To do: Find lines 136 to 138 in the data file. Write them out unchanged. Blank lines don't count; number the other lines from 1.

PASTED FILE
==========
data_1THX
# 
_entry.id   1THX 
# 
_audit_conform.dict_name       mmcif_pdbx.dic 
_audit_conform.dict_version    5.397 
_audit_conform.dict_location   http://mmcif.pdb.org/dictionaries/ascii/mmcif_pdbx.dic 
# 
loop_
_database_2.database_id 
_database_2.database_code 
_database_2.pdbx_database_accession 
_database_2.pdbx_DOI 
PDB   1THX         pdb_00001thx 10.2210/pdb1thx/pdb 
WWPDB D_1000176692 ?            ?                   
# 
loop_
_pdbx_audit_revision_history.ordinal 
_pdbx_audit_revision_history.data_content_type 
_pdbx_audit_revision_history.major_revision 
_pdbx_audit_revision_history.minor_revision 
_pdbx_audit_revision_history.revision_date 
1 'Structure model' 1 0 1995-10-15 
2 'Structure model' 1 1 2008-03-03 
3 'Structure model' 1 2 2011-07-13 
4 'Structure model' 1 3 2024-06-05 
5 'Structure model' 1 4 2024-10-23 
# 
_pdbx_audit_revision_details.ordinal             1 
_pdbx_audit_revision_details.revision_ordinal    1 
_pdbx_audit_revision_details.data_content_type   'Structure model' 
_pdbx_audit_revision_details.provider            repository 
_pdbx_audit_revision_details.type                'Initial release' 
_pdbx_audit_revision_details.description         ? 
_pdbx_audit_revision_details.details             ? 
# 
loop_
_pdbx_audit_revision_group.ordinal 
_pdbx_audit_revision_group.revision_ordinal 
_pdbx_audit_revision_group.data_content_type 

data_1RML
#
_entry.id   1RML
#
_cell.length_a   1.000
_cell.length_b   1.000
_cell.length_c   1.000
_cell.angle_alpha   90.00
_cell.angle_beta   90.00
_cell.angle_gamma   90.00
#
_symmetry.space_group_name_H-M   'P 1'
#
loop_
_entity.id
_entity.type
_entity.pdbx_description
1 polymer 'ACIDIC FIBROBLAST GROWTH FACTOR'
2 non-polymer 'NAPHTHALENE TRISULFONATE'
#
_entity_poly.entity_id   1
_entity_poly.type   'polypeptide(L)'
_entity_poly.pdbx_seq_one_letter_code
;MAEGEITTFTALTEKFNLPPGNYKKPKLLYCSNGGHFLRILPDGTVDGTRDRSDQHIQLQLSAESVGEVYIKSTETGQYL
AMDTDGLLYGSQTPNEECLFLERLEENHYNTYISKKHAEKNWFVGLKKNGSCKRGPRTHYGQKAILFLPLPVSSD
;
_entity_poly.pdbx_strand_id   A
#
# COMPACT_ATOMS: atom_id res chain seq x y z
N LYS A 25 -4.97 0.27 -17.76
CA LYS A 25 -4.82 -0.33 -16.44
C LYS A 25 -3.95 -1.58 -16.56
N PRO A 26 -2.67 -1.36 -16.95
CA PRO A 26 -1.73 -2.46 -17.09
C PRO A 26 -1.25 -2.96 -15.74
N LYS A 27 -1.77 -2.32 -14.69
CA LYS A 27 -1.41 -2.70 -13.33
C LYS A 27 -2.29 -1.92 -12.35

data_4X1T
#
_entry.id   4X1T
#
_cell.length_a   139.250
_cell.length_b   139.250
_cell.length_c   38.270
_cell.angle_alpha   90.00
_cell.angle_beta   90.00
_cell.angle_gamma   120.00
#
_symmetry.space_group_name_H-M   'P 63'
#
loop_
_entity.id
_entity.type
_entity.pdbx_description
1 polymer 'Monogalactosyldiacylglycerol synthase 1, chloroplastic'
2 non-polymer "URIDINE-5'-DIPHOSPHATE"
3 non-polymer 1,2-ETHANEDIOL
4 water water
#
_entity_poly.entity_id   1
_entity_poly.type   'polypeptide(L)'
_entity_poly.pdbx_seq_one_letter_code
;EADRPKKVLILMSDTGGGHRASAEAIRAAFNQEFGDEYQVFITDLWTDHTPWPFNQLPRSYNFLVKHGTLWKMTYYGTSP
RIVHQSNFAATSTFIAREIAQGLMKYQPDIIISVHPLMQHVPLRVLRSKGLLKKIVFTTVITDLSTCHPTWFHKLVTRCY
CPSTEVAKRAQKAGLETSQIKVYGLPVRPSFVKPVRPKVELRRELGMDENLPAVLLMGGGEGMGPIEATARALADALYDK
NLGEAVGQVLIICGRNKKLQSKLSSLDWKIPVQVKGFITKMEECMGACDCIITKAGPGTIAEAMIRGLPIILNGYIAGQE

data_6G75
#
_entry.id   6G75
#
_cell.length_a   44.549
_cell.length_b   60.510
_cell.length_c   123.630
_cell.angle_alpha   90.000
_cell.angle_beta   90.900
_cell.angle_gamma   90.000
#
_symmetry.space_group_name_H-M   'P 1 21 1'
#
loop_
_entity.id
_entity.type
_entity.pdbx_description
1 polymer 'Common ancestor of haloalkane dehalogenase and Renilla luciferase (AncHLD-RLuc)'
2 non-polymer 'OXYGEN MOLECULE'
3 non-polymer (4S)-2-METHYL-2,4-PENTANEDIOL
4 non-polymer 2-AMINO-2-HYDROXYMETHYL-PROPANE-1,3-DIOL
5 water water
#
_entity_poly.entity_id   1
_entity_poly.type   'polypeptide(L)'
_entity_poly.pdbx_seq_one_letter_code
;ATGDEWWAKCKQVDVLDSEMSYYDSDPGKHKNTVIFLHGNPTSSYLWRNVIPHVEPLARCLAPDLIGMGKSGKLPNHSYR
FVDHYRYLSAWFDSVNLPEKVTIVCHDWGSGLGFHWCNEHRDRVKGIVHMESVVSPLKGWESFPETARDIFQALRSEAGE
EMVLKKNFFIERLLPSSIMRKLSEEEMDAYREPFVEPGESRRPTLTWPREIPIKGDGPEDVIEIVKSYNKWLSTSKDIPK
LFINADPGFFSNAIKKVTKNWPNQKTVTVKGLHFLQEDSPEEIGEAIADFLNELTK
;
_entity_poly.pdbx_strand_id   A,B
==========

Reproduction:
EMVLKKNFFIERLLPSSIMRKLSEEEMDAYREPFVEPGESRRPTLTWPREIPIKGDGPEDVIEIVKSYNKWLSTSKDIPK
LFINADPGFFSNAIKKVTKNWPNQKTVTVKGLHFLQEDSPEEIGEAIADFLNELTK
;